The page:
stabilization and totalitarian alternatives to liberal capitalism: The Rise of the Fascist Dictatorships
in Central Europe
I) Post WWI economic instability and stabilization
hyper-inflation in wake of war
state welfare policies as strategy for stabilizing society
USA's Dawes Plan (1924) helped restore European economy, 1925-October 1929 "boom"
II) Post-war instability and Fascism in Italy
Combination of post-war inflation, unemployment, and labor unrest in the North with rural unrest in the South
Lockouts and worker takeovers of factories in 1920, growing class tensions
Rising middle class and lower middle class support for extreme nationalists in 1920-21
Benito Mussoloni's fascist party:
Emphasis on the need to fight and
struggle/ national (blood) bonds
1921 fascist gains in parliament
1922 socialists' general strike backfires, leads to more fascist influence
fall 1922, fascist victories in city council elections
1922 March on Rome, King asks Mussolini to form a new government
1924 elections give fascists control over parliament
1924-1927, foundations of Fascist dictatorship in Italy:
Violence and new laws used to
destroy political opposition
Multi-year state economic planning combines as capitalist economy with goal of
"autarky"--a self-sufficient economy.
"Cult of personality" of Mussolini, "El Duce"--the dictator who must be followed blindly.
III) The German (Weimar) Republic and the collapse of democracy in
Weimar Constitution (1919) and the German multi-party democratic system
Hyper inflation and economic chaos, 1919-1923
Attacks on democracy in the early 1920s:
From the far left (communist revolts in 1919, 1920)
From the far right (freikorps,1920 Kapp uprising, 1923 "Beer Hall" uprising,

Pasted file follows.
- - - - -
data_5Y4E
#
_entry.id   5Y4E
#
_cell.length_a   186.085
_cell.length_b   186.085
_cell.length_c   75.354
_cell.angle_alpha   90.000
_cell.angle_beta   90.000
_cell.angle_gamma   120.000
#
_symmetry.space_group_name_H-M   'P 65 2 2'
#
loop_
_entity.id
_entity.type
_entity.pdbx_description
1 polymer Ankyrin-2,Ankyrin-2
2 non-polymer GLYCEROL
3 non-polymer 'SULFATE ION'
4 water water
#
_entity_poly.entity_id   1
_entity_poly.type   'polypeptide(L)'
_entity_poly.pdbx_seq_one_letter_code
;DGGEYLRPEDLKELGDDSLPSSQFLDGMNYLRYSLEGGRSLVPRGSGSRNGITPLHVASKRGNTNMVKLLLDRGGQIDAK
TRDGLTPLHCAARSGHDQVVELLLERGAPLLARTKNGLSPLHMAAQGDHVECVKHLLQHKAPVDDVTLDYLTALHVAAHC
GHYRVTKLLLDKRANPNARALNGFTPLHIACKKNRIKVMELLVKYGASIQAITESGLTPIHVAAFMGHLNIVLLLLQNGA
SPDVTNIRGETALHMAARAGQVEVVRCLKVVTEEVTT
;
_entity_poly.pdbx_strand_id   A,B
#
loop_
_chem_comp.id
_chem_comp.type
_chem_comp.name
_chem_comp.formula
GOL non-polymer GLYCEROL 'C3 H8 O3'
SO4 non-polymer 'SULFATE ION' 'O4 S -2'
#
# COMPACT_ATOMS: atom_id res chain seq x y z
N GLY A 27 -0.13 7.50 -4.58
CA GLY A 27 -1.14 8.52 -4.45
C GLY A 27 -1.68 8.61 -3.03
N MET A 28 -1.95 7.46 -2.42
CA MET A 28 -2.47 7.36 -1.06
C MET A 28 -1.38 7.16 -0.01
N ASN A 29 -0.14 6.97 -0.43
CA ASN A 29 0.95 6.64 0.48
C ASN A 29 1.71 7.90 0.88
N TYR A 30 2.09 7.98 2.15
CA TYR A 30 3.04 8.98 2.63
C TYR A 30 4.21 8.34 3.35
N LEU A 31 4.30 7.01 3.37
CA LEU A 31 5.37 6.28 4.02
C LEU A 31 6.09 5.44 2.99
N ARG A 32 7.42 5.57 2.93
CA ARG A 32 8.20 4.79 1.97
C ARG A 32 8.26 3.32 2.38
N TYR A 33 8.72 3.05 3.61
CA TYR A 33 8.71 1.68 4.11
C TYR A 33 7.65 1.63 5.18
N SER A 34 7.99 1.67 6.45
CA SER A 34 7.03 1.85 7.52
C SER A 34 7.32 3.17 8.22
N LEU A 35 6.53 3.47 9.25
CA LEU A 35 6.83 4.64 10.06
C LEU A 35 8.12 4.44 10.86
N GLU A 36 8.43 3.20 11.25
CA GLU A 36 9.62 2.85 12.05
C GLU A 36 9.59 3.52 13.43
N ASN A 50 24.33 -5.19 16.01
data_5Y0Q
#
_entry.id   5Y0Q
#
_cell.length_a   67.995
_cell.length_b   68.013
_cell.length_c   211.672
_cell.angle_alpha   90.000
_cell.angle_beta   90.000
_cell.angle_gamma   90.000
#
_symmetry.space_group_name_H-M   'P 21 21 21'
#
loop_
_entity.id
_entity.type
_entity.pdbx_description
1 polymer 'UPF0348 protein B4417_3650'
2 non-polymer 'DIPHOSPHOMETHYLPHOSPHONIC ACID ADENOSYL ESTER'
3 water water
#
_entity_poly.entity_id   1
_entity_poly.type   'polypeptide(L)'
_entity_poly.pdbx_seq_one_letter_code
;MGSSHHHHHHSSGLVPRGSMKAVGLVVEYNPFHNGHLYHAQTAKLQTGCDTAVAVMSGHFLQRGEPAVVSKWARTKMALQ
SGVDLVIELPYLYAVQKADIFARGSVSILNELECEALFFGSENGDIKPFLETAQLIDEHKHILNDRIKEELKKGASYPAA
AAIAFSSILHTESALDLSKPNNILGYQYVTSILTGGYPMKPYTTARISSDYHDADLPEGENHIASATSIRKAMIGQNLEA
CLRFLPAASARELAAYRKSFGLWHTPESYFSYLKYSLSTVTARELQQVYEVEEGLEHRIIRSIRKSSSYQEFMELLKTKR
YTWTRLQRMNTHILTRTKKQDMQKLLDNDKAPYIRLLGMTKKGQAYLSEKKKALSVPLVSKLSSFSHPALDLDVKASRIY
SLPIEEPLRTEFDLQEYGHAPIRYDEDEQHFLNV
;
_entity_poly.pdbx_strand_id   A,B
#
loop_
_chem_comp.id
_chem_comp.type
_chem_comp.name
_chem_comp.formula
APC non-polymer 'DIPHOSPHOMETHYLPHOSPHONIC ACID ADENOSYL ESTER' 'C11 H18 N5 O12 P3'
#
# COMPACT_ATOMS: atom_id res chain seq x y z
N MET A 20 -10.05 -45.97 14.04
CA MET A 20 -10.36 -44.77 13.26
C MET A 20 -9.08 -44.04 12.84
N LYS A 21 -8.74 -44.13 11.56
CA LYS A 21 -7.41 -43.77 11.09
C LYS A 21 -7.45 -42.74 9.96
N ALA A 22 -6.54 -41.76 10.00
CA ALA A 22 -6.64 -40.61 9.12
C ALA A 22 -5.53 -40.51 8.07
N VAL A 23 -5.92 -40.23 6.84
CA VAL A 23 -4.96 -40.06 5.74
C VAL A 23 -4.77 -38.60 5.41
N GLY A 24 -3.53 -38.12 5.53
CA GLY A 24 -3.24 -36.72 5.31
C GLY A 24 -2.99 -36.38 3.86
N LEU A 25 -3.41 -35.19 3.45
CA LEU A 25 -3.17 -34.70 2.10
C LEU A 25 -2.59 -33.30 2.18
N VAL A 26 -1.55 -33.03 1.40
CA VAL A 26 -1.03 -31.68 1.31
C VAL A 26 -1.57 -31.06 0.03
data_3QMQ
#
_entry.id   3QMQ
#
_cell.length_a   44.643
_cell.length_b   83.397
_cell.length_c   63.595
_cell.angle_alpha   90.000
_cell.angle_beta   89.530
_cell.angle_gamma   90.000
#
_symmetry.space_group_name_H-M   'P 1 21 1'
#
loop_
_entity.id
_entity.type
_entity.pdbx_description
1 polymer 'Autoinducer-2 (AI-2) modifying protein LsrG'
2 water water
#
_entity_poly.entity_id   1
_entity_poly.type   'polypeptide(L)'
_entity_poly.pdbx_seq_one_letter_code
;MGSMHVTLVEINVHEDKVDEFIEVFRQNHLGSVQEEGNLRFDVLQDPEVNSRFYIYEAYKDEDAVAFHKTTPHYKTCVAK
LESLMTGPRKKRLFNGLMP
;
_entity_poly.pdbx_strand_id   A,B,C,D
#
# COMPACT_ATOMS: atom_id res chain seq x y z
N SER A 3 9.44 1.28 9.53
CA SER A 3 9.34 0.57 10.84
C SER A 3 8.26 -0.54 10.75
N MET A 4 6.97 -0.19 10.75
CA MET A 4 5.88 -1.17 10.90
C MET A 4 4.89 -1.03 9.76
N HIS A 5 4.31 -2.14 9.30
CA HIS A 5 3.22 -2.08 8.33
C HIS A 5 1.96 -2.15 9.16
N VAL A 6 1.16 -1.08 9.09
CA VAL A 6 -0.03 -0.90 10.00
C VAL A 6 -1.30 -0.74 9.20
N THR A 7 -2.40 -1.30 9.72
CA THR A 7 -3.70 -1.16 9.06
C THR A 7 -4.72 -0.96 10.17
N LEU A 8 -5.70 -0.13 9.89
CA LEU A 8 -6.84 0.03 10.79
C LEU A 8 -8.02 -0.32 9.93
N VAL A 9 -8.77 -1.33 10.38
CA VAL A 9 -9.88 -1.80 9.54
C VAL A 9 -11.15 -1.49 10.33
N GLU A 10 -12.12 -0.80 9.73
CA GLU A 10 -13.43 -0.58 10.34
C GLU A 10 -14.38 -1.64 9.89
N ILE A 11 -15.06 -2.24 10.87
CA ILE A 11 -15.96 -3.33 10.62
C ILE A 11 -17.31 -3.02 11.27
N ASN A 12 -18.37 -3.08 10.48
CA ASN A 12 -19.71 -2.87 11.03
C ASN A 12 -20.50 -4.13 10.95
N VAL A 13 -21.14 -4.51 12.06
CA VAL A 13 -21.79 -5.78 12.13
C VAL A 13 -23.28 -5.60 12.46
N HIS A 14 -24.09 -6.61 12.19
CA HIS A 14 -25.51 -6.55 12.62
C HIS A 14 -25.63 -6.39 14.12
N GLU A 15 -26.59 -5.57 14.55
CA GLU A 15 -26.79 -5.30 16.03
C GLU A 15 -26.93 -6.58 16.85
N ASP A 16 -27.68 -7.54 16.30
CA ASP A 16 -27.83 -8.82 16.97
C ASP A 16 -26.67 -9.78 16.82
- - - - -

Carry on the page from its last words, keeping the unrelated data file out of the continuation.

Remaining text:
Hitler, stab in the
1924, peak of first wave of ultra-nationalism
Dawes plan and economic stabilization, decline of ultra nationalistic right wing politics
mid-1920s political situation:
Governments led by center-moderate right wing political party coalitions
Influence of Social Democratic Labor Party, with 1/3 of all votes.
By 1928, lower middle class, middle class voters reject policies of cooperation
with the SDs, stop voting for the centrist parties.
By 1928, SDLP votes stable, center-right votes decline, and votes increase for the
far left (Communists)
and far right (Nazis)
impact of 1929 economic crisis
Fall 1929 NY stock market crash
and world-wide depression hit Germany
Elites looking for a way to remove the Socialists, but can't out vote them
Growing popular support for Nazis
Basic ideas of Hitler and Nazis:
racial struggle as the means of uniting the "national community"
Aryan racial purity
"Jewish-Bolshevism" (Jews and Communists) as the great enemy of the German
establishing a "greater Germany"
repudiating the Versailles Treaty
German dominance over middle Europe and middle Africa
"living space" and German
colonization in Eastern Europe
Political crisis of 1930-1932:
No one party or coalition of parties can build a majority in parliament;
President Hindenburg appoints three different chancellors in a row in 1930-1932;
None of these can find a way to build a majority bloc, two biggest parties are the
Social Democrats and the Nazis, who are enemies.
Elites want to get rid of the
Social Democrats, but don't trust Hitler.
January 1933, President Hindenburg appoints Hitler as Chancellor, Hitler forms a Nazi-Nationalist government.